Adams Family Correspondence, volume 4

John Quincy Adams to John Adams

Benjamin Waterhouse to John Adams

Mercy Otis Warren to Abigail Adams, 21 December 1780 Warren, Mercy Otis AA


Mercy Otis Warren to Abigail Adams, 21 December 1780 Warren, Mercy Otis Adams, Abigail
Mercy Otis Warren to Abigail Adams
My Dear Mrs. Adams Plimouth Dec. 21 1780

I should have wrote before according to promiss, but have been prevented the use of my Eyes by a Cold fixing there and Even now 42believe I had better not write, but unless I do your Excelency may think it too Great Condesention to inquire after the Cottagers, at Plimouth.

You have spent a week at Boston, and what think you of affairs now. I dare say you have Collected many Curious annecdotes, and have had opportunities of observing much on the Manners, petition,1 inclinations and Adulation of the times.

We have scarcly heard from the Capital since we left it, and so totally secluded is this place from any thing that passes in the rest of the World, that only one Common News paper has found Its way hither since we were at your house. Yet I have more than a Ballance for all the Amusements the City or the Court can give, when my best Friend is my Companion, my Children are well, and Domestic peace reigns under my Roof.

Have you found an opportunity to forward my letter to my son, and do you hear any thing to be Communicated from yours or their Good father.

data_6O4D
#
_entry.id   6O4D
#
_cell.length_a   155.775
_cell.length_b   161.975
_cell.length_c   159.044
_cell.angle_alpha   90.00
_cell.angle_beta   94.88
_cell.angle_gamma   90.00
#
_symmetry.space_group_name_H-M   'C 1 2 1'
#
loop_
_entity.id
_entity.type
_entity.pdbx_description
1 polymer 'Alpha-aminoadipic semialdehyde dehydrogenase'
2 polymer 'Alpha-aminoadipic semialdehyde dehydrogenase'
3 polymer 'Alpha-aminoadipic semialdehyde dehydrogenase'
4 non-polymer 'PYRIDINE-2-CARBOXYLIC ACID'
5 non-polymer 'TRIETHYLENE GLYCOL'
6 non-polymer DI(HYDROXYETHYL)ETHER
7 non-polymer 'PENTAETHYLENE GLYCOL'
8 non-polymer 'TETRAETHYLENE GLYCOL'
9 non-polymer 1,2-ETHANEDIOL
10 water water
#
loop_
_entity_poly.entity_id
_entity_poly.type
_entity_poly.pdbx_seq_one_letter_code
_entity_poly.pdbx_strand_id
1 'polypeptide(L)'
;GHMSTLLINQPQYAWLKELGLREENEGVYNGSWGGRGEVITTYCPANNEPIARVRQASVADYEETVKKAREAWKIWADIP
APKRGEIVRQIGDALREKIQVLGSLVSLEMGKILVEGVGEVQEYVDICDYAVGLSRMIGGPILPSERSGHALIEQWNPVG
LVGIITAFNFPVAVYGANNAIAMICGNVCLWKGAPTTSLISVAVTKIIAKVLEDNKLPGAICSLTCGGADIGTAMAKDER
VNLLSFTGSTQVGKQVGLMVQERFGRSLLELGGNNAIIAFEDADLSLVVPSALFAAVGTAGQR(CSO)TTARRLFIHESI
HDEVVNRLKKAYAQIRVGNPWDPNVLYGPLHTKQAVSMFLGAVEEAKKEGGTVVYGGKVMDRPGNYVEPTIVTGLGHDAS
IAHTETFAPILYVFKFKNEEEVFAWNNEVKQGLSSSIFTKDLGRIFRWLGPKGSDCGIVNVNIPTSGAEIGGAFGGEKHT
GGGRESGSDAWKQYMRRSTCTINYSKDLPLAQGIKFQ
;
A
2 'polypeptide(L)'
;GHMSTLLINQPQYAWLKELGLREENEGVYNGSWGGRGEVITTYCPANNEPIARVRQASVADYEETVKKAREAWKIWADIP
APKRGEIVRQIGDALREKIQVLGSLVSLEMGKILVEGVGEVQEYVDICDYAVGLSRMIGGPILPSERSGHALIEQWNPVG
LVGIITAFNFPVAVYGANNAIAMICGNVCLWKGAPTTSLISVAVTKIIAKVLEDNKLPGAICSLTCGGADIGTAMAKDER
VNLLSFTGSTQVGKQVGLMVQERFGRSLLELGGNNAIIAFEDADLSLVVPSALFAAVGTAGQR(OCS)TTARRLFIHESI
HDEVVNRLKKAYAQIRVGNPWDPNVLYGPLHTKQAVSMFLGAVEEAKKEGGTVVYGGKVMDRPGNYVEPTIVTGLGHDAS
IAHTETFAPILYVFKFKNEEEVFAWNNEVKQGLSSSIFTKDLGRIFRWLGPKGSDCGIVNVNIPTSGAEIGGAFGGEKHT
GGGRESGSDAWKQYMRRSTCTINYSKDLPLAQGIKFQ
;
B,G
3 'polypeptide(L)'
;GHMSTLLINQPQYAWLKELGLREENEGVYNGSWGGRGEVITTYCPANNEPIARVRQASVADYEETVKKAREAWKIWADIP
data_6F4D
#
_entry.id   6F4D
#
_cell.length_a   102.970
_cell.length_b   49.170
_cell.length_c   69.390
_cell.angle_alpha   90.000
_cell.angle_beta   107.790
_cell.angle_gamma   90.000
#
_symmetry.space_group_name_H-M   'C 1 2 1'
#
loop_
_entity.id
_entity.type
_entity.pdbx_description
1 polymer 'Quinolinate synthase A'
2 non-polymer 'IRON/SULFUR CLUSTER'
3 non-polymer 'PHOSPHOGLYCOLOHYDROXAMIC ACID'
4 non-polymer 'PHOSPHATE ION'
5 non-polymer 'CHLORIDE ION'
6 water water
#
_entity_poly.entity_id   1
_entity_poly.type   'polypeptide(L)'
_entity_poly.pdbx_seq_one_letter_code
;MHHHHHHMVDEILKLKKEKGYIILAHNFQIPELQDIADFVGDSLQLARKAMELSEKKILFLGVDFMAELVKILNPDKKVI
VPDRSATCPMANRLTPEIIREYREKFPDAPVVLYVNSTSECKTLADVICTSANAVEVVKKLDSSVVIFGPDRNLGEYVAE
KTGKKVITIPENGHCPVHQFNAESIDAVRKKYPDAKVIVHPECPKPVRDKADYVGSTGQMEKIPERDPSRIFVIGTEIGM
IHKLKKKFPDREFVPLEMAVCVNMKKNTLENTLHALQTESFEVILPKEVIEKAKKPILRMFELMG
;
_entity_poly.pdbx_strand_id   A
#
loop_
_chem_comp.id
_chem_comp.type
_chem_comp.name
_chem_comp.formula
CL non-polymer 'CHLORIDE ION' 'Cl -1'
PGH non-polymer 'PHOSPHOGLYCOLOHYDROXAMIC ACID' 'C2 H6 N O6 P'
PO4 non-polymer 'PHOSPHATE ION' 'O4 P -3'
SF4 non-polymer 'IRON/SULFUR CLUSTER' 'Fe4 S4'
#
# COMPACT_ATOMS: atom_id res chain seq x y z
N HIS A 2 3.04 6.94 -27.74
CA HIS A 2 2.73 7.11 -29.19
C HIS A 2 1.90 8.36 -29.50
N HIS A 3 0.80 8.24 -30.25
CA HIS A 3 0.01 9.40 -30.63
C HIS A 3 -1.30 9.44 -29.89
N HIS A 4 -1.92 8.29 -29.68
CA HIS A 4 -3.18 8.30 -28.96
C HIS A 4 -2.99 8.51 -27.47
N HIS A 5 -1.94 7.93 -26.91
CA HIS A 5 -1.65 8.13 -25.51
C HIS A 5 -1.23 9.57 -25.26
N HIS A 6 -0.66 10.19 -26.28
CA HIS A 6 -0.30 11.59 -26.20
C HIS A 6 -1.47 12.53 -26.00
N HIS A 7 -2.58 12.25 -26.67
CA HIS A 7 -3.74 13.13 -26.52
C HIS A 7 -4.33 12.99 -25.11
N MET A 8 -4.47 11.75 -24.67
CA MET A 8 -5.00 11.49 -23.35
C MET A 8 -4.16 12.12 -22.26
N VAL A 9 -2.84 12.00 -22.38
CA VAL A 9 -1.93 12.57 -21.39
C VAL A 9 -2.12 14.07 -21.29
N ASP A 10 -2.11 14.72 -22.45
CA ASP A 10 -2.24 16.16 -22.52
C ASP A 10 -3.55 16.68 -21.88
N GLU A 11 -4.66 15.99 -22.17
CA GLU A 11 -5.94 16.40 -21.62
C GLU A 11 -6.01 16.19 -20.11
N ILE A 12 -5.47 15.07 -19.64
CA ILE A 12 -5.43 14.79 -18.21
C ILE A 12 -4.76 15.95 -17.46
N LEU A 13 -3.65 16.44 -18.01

I forgot to ask when at Braintree why you was so solicitous when at Plimouth for the Copy of a letter to my son on his reading of Chesterfeild. Whither Mrs. Adams had made any use of it, and what, and if she had done with it to return the Manuscript.2

Tomorrow is a sort of Festival in this town.3 I Wish you and yours and some other Choice Friends were hear to make it truly so.

A thousand Reflections might occupy the Mind on this occasion, and then I beleive I must keep them and hasten to shut my Eyes, least I should not be able to read your Epistles which I soon Expect.

Love to My Dear Naby from your assured & affectionate friend, M Warren

A Word or two on Trade and Commerce. Have not sold a single Article nor Can. The town is full of Hank achiefs. 4 Your price is too high. They are dull at a Doller. But shall not sell so without your order. I will send the Apron by Mr. Warren. You need not send the silk till I Call for it. Perhaps I may prefer the taking some other article in Lieu therof.

What did my Freind do with a billet Left to her care for my sister. She never Recevd it.

RC (Adams Papers); addressed: “Mrs. Abigail Adams Foot of Pens hill Braintree Favd. by Mr. Green.”


Word partly covered by seal.


Mercy Warren's epistolary essay on Lord Chesterfield's letters to his natural son, 24 Dec. 1779, a copy of which re-mains among the Adams Papers. See AA to Mrs. Warren, 28 Feb. and 1 Sept., 43both in vol. 3 above, and, for the publication of the essay in a Boston newspaper, AA to Nathaniel Willis?, ante 4 Jan. 1781, below.


The earliest American annual patriotic “Festival,” Forefathers' Day was celebrated at Plymouth on 22 Dec., beginning in 1769 under the convivial sponsorship of the Old Colony Club. (The Club had a short life, but its role as sponsor was later taken over by the Pilgrim Society.) The date chosen was supposed to be the anniversary of the landing of the Pilgrims at “Forefathers' Rock” (later called Plymouth Rock), given by William Bradford in his History as 11 Dec. 1620. Forgetting, or not knowing, that the difference between the Julian and Gregorian calendars in the 17th century was ten rather than eleven days as in the 18th century, the promoters of the celebration made an error of a day (it should have been the 21st), which later occasioned a warm dispute among antiquarians. The records of the Old Colony Club, 1769–1773, are printed in MHS, Procs. , 2d ser., 3 [1886–1887]:382–444. For the dispute over the date, in which JQA found himself somewhat ludicrously involved, see same, vol. 20 [1906–1907]:237–238.


MS torn.